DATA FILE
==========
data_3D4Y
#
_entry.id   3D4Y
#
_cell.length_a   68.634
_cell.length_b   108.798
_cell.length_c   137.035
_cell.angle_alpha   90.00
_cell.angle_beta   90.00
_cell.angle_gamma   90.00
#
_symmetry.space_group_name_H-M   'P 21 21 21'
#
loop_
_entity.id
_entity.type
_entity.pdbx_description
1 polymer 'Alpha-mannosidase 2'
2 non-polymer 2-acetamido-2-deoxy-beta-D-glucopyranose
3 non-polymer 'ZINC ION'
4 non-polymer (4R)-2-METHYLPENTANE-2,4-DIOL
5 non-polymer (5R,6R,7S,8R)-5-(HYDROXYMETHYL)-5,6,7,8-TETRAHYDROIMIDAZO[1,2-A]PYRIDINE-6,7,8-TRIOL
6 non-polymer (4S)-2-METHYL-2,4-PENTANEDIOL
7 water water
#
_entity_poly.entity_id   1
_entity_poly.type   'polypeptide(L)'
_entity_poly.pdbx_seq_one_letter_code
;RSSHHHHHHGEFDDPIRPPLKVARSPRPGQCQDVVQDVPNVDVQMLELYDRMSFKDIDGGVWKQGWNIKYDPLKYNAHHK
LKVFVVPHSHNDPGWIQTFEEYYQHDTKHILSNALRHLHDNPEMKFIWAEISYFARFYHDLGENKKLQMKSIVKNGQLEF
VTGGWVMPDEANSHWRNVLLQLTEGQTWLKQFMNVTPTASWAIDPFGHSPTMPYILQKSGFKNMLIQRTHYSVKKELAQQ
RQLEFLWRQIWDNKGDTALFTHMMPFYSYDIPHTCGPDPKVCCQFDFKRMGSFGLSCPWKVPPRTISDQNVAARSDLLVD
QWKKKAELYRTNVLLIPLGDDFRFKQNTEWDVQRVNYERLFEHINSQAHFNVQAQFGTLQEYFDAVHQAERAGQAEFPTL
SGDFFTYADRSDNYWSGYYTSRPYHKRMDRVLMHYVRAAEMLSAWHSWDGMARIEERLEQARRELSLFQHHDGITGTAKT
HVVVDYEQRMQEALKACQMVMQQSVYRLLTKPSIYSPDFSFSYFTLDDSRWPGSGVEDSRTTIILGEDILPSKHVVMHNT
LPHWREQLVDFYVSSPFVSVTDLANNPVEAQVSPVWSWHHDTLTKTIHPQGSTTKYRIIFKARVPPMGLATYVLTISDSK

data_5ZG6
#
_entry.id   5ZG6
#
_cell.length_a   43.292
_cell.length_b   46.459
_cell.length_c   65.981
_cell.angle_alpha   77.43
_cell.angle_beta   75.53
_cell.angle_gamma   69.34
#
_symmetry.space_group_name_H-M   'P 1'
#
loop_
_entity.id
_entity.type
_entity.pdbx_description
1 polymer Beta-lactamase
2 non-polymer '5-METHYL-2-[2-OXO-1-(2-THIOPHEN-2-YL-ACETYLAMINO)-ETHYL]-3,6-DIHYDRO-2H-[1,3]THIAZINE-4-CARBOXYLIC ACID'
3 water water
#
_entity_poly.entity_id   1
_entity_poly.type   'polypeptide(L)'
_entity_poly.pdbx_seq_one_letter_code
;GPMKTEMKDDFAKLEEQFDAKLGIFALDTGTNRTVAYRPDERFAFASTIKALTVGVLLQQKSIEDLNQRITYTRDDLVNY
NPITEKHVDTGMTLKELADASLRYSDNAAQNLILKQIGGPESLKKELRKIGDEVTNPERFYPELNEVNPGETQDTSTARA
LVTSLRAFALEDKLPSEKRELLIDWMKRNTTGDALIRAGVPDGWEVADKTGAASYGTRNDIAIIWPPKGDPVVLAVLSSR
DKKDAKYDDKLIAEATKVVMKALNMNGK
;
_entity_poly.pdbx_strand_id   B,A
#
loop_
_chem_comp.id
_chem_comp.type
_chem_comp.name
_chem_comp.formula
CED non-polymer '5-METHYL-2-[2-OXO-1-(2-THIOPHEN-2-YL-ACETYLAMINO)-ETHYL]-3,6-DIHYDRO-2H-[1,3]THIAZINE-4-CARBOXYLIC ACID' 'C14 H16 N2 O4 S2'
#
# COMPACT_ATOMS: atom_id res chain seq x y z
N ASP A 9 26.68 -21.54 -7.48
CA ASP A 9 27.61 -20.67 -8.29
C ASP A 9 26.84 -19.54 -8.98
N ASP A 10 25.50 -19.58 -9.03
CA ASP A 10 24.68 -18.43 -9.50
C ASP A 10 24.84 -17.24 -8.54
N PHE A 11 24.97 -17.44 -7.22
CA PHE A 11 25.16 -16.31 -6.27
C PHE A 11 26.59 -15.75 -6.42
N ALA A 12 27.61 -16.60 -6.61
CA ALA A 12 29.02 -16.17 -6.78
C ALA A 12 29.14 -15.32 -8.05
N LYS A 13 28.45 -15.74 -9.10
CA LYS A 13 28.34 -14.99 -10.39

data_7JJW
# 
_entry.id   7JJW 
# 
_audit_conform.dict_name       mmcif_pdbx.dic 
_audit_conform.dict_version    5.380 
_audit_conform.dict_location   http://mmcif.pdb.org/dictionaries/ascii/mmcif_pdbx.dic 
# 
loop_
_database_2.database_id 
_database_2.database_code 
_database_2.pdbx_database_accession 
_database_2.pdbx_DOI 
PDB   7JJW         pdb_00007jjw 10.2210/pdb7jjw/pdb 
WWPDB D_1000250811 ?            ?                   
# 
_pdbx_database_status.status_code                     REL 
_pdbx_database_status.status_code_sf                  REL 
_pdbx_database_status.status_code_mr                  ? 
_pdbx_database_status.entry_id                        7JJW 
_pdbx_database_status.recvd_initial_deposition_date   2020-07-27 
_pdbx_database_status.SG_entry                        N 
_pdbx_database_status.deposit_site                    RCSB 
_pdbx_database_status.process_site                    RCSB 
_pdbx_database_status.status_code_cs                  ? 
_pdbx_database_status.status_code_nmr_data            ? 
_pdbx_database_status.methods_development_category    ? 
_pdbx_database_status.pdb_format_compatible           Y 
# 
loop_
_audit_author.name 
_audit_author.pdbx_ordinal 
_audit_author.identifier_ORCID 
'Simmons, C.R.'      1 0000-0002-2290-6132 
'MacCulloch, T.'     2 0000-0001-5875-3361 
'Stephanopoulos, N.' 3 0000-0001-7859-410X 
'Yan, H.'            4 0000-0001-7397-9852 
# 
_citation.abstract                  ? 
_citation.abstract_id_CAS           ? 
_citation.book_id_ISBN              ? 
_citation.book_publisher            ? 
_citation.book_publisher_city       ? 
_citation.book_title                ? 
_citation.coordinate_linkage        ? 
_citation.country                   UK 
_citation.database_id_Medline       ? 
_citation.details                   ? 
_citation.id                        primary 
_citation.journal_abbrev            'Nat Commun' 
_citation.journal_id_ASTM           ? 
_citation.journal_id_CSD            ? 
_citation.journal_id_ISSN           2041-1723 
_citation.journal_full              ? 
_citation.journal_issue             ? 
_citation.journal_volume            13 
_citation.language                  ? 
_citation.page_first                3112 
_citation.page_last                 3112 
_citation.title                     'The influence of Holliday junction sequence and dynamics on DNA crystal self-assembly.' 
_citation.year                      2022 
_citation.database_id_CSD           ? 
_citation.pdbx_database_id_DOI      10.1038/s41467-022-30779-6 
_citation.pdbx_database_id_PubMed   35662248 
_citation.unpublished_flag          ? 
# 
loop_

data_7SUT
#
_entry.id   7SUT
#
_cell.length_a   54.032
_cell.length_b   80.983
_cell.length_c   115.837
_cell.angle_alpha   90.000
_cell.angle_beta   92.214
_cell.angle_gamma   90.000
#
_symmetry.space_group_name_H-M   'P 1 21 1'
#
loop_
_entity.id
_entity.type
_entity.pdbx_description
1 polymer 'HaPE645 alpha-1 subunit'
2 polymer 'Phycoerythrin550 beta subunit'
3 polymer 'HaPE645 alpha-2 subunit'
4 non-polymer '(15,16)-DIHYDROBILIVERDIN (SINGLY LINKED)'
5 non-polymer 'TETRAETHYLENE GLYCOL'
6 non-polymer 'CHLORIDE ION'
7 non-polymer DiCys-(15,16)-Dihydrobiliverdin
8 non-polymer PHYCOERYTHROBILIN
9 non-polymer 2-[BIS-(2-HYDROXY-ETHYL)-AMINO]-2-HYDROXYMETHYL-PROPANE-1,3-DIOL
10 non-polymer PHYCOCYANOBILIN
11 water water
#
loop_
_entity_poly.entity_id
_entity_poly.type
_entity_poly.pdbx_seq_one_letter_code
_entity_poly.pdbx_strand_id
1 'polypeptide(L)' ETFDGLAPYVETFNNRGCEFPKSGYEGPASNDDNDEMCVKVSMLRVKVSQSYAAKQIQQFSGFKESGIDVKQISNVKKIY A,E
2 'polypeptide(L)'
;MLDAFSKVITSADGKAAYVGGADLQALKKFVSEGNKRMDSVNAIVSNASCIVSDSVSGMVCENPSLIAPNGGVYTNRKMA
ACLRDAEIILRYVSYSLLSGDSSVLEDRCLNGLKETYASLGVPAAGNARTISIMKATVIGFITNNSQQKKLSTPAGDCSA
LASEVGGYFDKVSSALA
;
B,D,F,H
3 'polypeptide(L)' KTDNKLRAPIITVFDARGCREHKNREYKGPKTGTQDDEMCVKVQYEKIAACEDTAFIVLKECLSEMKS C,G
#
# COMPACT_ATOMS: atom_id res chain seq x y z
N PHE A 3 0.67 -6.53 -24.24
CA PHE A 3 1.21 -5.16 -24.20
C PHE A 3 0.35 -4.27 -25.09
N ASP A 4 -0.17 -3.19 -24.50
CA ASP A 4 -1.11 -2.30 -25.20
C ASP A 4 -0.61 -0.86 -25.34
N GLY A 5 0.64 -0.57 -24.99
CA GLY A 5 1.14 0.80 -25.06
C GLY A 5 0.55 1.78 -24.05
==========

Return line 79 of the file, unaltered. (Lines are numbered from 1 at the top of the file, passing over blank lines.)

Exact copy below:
N ASP A 10 25.50 -19.58 -9.03